by Dustin Raymond
On Sunday, Robert Griffin III arguably had the worst game of his short NFL career: 15-of-30 for a pedestrian 132 passing yards with a touchdown, 2 interceptions and 2 fumbles (1 recovered).
Those are disappointing stats to say the least, but from watching the game further issues developed.
Griffin didn’t play like 2012 Griffin. Instead, he became a statue in the pocket, overthrowing open receivers while continuing to stare down his receivers.
However, RGIII shouldn’t shoulder all the blame. The fact is the entire offense failed to function as a unit.
Despite the inadequate showing on Sunday – and generally this season – there’s no reason to be jumping off the RGIII bandwagon at such an early stage. Throughout cyberspace, fans and analysts have begun the “Should the Washington Redskins be worried about Robert Griffin III?” spiel. Honestly, I say it’s way too early.
Nonetheless, there are four key areas Griffin should be focusing on this season and during his first full off-season as a veteran – seeing as he missed last off-season due to rehab.
1) Field Vision – Perhaps one of the more crucial characteristics of any elite QB is the ability to survey the field. It appears Griffin does a great job currently understanding where pressure is coming from and whether to hold the ball or give it to the back during the read options.
The bigger issue is once he’s in the pocket and surveying the field in passing situations. More than once against the Broncos, receivers had spacing between themselves and the defensive back, but Griffin stayed with either a check down or his first read.
The result: The defense reads his eyes and makes a play on the ball — turnover.
2) Progressions/Reads – Building upon the field vision, Griffin has a tendency to stare down his primary receiver. It also seems he will only go through half of the progressions and if they are covered, will attempt to make a play with his feet. This leaves possibilities of positive plays left on the field which could result in a first down or a touchdown.
Rarely in the NFL will receivers have separation, often forcing the quarterback to progress through each receiving option. The phrase “high risk, high reward” manifests itself on the field and Griffin showed flashes a lot more as a rookie whereas this year he seems to be sticking to one receiver and not releasing the ball quick enough.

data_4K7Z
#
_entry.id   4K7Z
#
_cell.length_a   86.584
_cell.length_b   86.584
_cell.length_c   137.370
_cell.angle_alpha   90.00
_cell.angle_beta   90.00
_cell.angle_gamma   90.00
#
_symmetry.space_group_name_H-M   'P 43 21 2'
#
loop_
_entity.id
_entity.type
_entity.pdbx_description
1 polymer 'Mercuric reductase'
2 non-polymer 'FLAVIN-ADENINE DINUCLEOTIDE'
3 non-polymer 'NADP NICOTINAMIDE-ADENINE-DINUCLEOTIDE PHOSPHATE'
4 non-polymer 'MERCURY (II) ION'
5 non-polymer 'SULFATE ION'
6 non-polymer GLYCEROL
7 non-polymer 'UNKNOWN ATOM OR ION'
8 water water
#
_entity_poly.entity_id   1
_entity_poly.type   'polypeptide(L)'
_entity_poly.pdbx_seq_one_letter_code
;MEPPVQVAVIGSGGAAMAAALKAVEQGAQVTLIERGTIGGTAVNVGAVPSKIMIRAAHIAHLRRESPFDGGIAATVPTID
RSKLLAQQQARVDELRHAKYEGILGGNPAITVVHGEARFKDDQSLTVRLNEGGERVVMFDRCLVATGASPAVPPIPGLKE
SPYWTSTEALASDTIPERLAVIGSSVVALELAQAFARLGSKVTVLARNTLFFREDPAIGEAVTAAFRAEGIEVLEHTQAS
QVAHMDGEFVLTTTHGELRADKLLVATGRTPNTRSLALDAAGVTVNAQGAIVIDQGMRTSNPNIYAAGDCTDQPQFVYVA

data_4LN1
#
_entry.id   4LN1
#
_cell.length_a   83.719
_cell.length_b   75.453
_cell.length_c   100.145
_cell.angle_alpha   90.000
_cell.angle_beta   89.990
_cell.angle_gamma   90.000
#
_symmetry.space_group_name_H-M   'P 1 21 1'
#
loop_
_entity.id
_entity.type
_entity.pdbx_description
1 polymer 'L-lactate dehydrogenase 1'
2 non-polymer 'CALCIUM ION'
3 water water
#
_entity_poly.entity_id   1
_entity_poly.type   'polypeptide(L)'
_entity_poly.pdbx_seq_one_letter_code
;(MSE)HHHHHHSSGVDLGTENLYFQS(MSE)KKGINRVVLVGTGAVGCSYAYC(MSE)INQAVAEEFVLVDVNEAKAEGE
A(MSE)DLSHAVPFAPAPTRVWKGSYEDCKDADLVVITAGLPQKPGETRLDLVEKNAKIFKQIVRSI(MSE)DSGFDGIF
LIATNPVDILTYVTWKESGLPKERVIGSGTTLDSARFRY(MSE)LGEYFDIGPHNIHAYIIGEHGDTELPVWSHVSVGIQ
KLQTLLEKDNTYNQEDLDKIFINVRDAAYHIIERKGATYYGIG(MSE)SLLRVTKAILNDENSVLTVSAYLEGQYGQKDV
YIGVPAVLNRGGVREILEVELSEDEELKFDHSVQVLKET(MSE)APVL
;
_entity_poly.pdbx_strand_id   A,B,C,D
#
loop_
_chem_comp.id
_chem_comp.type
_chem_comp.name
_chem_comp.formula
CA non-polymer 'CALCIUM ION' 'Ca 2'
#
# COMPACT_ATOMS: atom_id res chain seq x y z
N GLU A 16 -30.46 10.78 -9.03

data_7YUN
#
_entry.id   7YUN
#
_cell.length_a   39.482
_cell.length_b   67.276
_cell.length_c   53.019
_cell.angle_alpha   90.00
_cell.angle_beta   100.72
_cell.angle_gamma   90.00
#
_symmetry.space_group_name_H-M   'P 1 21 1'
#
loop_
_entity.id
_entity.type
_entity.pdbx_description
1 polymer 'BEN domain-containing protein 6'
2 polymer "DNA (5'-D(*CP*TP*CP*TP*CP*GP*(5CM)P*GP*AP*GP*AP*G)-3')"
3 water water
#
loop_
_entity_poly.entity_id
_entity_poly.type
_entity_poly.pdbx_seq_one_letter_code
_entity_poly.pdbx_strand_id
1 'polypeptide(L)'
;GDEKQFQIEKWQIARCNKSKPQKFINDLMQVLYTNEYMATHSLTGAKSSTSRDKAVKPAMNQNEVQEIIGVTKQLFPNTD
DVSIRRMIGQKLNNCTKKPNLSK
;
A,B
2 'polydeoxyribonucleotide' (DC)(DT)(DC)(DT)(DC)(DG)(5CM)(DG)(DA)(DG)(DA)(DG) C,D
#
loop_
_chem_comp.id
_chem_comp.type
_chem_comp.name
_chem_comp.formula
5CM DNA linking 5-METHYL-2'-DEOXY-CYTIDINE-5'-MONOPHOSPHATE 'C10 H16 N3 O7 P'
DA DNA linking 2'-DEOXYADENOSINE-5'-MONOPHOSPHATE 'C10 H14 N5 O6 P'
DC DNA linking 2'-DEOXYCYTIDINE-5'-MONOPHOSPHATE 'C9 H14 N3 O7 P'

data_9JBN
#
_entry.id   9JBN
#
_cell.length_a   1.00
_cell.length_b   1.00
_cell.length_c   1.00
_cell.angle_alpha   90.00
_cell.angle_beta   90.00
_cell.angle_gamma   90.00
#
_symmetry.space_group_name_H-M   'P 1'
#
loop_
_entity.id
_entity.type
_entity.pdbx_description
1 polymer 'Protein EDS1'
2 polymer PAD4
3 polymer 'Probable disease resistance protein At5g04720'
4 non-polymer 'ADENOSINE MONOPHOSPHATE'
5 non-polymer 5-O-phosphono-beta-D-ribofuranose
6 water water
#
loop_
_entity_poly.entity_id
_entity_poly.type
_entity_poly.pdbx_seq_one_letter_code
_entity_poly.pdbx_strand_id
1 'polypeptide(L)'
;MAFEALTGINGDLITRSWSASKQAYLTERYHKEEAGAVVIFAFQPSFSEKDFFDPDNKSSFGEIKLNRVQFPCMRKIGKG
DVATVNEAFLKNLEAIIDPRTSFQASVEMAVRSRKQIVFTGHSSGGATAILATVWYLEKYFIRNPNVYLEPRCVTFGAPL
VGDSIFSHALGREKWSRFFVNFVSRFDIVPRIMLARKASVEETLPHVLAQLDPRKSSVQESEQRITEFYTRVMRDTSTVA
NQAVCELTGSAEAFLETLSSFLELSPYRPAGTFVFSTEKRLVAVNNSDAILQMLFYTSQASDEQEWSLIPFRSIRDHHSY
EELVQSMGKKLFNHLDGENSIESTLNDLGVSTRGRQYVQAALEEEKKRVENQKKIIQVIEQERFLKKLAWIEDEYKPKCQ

3) Mobility – Griffin’s forte is his ability to extend the play with his legs. He proved his capability to run outside of the pocket and race for extra yardage. However, his mobility inside the pocket is severely lacking.
It may be a result of conforming more into a pocket passer, but this season Griffin hasn’t stepped up in the pocket when the pressure bleeds in. He’s beginning to take more damaging hits between the tackles than he has outside the pocket. If Griffin wants to develop further as a pocket passer, he must find ways move within the pocket.
4) Audible – This may be more towards the specific play calling and leeway from the coordinator but Griffin really hasn’t shown his ability to audible while at the line. The read option allows him to change from pass or run depending on the look from the defense, but there has been minimal changes before the snap. Either switching into a shotgun or bringing a receiver out of the slot, Griffin still needs to learn how to execute a change at the line.
Fortunately all these skills can be coached and practiced during the offseason. And Griffin’s intelligence and athletic ability will propel him into the elite class once he gets a full off-season to focus primarily on his skills.
So Redskins Nation, be patient with RGIII and remember: he’s still recovering from major knee surgery (Peyton waited 18 months), hasn’t had a complete off-season as a veteran and his work ethic/determination won’t allow him to fail.